Geographic Atrophy Growth Rate Strongly Associated With Lesion Perimeter

Researchers say the measurement unifies the effects of several morphological factors.

The growth rate of geographic atrophy (GA) area is strongly associated with mean GA perimeter, and GA perimeter-adjusted growth rate is not correlated with baseline GA area, lesion number and circularity index, researchers found in a retrospective analysis of participants in the Age-Related Eye Disease Study (AREDS). Instead, the investigators report, the GA perimeter unifies the effects of the 3 GA morphological factors. 

The research,  published in Ophthalmology Retina, sought to delineate GA lesions in eyes from the AREDS to test the hypothesis that GA perimeter unifies the apparent effects of baseline GA area, lesion number, and circularity index in patients with GA secondary to non-exudative age-related macular degeneration (AMD). The AREDS recruited 4757 participants aged 55 years to 80 years from 1992 to 1998 and annually took color fundus photographs (CFPs) of both eyes of the participants through December 2005. 

They included data from 318 eyes from 213 patients who participated in the AREDS via the database of Genotypes and Phenotypes (dbGaP) and manually delineated GA lesions on CFPs of all eyes that had GA without evidence of neovascular AMD based on the original AREDS gradings.

In 2 independent teams, which had a mean difference of -.01 mm2 and intraclass correlation coefficient of .997, the researchers assessed the reproducibility of GA area, perimeter and perimeter-adjusted growth rate and calculated 3 enlargement rates per eye: GA area growth rate, the growth rate of square root of GA area, and GA perimeter-adjusted growth rate.

They found that GA area growth rate was strongly associated with mean GA perimeter between the first and last visits (r2 =.66, P <.001), regardless of duration of follow-up between first and last visits (r2 ranges from 0.55 to 0.86). Geographic atrophy perimeter-adjusted growth rate remained consistent across different follow-up durations as well (r2 =.005, P =.11).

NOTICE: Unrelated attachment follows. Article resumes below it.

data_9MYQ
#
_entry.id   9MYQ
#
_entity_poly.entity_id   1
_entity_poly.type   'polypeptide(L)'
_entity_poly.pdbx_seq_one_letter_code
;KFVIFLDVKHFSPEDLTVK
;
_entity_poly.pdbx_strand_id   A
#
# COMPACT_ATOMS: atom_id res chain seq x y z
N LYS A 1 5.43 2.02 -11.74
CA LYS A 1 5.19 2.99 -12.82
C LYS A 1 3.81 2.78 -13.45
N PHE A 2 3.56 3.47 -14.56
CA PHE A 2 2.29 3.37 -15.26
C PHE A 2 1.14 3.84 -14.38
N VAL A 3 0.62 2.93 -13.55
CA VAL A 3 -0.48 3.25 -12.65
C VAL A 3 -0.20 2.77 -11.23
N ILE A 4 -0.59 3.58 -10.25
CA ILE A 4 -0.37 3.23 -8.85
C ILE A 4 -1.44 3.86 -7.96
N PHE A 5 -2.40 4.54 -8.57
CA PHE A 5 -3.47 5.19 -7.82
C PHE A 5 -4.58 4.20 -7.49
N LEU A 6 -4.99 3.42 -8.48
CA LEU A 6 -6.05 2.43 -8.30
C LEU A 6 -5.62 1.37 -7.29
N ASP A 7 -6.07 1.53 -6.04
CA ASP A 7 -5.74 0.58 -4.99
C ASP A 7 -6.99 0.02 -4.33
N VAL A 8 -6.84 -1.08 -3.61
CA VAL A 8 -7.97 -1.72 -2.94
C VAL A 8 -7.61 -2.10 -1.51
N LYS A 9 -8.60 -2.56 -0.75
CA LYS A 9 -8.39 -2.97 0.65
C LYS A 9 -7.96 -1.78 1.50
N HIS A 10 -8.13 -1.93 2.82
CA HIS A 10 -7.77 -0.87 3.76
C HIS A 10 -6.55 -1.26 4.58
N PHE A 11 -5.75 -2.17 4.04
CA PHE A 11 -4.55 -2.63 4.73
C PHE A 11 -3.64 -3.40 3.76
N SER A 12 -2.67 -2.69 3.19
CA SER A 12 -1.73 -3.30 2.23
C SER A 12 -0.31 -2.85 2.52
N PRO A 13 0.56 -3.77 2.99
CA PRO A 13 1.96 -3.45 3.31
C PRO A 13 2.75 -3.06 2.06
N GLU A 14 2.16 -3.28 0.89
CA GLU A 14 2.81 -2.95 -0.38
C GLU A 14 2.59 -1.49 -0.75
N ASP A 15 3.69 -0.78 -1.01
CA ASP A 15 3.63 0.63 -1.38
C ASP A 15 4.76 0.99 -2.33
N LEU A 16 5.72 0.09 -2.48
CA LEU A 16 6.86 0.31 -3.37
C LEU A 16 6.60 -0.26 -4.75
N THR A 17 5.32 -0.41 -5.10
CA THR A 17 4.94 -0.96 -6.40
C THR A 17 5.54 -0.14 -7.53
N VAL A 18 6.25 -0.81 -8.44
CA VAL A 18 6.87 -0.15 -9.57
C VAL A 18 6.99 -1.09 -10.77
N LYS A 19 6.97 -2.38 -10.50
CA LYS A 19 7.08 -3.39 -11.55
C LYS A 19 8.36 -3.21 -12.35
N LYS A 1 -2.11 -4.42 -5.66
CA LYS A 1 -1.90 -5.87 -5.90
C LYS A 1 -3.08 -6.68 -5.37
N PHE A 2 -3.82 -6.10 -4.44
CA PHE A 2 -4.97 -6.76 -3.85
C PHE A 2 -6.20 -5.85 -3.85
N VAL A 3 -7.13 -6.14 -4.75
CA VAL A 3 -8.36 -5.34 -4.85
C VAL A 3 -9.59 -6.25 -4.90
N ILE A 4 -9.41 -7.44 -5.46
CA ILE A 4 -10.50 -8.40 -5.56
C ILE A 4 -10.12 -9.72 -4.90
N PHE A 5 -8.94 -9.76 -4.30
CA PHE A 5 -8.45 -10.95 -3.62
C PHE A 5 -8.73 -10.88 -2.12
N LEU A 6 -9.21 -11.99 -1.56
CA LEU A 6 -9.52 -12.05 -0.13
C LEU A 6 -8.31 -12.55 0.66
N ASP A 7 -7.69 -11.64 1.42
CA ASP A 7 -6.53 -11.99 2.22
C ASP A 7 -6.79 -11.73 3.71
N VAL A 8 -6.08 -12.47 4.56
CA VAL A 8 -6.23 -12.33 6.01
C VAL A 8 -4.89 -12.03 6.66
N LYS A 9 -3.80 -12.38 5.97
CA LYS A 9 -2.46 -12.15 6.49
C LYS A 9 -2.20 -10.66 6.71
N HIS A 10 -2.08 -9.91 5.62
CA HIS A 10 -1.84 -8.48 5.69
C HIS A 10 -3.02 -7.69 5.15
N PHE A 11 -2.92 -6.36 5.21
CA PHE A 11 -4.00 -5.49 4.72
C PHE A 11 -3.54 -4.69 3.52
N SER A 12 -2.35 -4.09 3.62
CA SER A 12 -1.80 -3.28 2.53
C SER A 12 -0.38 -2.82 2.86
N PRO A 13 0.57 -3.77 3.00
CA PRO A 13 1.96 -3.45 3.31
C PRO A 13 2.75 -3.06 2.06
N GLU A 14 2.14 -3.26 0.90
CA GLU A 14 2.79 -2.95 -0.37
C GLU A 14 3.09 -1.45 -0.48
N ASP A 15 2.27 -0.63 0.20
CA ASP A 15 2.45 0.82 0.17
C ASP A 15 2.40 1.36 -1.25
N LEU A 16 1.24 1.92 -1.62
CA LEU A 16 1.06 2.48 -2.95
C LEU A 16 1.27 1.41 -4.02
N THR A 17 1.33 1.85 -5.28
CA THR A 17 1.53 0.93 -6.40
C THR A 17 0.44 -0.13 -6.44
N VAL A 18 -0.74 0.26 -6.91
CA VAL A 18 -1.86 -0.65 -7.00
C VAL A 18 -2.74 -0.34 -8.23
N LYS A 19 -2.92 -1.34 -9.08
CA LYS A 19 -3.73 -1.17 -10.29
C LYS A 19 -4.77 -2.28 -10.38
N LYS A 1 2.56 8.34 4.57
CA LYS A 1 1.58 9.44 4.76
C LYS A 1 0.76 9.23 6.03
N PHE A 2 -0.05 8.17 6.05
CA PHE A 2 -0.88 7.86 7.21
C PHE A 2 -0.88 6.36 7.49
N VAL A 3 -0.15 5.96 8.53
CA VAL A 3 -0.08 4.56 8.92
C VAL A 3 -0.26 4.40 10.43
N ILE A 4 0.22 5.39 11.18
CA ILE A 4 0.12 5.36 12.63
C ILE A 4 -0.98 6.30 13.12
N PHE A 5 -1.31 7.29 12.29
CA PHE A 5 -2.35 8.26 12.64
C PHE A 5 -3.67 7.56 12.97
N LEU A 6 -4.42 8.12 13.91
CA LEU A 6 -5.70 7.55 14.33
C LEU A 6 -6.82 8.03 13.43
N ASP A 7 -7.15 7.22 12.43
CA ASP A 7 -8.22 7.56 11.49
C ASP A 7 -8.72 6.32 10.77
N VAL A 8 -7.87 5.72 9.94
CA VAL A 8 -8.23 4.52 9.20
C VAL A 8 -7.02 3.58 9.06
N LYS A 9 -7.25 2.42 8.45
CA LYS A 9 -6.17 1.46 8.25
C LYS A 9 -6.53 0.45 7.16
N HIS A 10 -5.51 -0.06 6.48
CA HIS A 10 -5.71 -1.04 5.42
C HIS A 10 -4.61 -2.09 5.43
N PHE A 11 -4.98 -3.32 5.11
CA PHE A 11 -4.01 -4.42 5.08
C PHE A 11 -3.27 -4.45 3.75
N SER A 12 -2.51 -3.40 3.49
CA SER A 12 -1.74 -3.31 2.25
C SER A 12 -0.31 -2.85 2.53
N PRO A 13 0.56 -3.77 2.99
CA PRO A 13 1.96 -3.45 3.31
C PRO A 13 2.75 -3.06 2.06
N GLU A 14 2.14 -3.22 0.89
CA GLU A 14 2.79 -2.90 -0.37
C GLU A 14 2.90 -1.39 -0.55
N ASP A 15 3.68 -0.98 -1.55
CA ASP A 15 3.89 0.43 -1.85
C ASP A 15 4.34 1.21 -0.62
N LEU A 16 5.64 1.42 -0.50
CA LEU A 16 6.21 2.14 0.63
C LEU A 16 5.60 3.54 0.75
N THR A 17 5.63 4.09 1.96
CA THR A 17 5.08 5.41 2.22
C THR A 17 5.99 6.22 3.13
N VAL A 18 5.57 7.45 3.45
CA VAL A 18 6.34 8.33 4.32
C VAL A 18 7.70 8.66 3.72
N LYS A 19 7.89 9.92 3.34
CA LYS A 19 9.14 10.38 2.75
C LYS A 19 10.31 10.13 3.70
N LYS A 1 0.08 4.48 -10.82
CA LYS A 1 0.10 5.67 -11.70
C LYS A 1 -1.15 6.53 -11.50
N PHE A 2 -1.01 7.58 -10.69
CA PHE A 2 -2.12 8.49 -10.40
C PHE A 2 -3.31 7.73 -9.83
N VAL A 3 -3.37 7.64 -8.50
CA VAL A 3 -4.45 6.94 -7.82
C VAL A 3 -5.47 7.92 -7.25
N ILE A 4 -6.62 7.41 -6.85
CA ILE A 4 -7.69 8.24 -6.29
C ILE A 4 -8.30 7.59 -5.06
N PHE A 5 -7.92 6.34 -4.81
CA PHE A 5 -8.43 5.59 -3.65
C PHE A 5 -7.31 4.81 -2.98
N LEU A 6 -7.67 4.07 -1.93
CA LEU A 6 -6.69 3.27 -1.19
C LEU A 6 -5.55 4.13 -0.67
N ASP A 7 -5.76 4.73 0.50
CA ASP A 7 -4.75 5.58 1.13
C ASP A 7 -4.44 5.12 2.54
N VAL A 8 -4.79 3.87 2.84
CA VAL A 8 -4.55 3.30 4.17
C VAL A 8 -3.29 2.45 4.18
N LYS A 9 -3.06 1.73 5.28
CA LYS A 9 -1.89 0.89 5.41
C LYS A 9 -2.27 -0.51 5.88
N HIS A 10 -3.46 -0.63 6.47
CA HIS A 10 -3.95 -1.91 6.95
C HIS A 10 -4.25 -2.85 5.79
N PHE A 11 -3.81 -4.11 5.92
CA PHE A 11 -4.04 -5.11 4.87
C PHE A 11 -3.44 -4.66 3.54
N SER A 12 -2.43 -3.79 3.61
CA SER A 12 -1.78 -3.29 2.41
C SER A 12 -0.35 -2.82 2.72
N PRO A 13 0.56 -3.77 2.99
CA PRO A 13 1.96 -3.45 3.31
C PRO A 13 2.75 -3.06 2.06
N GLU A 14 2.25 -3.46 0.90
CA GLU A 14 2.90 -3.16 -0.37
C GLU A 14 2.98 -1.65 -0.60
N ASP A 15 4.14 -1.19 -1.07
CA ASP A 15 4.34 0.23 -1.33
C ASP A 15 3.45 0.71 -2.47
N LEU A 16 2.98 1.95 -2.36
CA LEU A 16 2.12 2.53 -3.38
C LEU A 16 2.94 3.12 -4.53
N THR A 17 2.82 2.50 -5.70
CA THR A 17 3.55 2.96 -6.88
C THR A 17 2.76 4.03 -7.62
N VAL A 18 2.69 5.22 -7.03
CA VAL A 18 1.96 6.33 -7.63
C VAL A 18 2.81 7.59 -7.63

Through their multivariable linear mixed-effects model, they found that baseline geographic atrophy area, lesion number, and circularity index were independent prognostic factors for GA area growth rate (P <.001, P =.02, P <.001 respectively).

When they used the growth rate of square root of geographic atrophy area as the outcome measure, baseline number of lesions and circularity index were independently associated with growth rate of square root of GA area (P =.02 and P <.001 respectively) but geographic atrophy perimeter-adjusted growth rate was uncorrelated with all 3 (P =.47-.96).

With GA perimeter-adjusted growth rate as the outcome measure, geographic atrophy in the fellow eye at any visit was the only significant factor that remained associated with GA perimeter-adjusted growth rate (P =.002). That growth rate was 50% higher in eyes that had GA than those that did not have GA at any visit (0.102 mm/year ± 0.062 mm/year vs 0.068 mm/year ± 0.049 mm/year).

Limitations of the study included the researchers’ delineation of GA lesions based on CFP and most eyes in the analysis had a baseline GA area less than 30 mm2 and had less than 8 GAlesions.

Disclosure: One study author declared industry affiliations. Please see the original reference for a full list of authors’ disclosures.


Shen LL, Sun M, Ahluwalia A, et al. Geographic atrophy growth is strongly related to lesion perimeter: unifying effects of lesion area, number, and circularity on growth. Ophthalmology Retina. Published online December 9, 2020. doi:10.1016/j.oret.2020.12.002